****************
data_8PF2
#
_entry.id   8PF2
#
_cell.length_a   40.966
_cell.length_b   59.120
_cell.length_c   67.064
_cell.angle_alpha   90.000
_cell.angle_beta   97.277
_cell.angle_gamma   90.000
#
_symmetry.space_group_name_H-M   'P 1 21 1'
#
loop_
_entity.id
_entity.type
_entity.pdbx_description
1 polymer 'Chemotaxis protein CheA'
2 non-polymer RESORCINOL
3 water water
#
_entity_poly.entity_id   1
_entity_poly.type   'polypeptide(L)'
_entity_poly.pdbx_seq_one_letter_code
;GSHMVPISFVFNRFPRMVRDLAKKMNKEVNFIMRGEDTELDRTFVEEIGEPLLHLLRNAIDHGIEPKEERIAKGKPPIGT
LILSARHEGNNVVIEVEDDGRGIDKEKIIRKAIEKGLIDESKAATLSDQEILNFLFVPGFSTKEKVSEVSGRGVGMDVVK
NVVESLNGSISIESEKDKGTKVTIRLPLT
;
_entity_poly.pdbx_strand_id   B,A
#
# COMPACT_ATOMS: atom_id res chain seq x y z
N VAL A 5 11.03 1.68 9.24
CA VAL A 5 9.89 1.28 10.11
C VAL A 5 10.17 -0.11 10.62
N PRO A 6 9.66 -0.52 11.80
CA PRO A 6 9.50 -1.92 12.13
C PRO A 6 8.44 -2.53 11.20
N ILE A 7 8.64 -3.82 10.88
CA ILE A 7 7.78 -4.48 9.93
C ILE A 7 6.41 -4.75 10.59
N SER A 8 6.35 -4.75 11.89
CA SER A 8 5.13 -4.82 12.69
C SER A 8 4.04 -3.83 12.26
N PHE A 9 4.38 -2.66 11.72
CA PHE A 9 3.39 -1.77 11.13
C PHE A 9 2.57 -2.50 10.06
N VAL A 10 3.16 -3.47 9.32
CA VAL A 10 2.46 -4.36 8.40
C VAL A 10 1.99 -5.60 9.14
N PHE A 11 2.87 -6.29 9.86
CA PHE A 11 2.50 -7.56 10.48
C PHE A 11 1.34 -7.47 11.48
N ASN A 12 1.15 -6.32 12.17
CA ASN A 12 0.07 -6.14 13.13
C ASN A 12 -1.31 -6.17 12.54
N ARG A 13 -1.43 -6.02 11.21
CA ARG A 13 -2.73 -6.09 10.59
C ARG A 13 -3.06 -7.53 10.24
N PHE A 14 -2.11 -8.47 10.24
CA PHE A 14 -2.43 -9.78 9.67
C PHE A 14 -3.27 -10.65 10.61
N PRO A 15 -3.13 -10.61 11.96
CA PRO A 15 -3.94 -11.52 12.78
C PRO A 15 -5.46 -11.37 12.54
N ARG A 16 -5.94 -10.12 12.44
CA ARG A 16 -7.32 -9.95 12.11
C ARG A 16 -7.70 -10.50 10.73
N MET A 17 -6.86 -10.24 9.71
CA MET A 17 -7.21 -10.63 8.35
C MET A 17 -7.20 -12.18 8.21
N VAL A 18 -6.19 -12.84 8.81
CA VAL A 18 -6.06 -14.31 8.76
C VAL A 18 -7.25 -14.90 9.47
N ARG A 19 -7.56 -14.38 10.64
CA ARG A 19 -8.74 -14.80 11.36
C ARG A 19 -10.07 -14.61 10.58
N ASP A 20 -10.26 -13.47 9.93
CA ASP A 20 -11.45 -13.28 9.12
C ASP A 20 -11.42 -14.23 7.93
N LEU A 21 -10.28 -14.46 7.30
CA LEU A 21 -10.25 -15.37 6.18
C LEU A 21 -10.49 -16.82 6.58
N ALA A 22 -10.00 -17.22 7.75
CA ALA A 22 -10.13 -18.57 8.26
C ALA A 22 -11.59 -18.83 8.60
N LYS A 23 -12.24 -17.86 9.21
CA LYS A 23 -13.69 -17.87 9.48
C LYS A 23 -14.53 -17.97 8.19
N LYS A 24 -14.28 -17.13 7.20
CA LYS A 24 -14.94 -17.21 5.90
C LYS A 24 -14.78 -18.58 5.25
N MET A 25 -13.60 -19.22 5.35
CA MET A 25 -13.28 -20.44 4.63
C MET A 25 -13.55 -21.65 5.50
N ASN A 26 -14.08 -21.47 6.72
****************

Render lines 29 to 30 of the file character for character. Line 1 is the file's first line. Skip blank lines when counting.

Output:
_entity_poly.pdbx_strand_id   B,A
#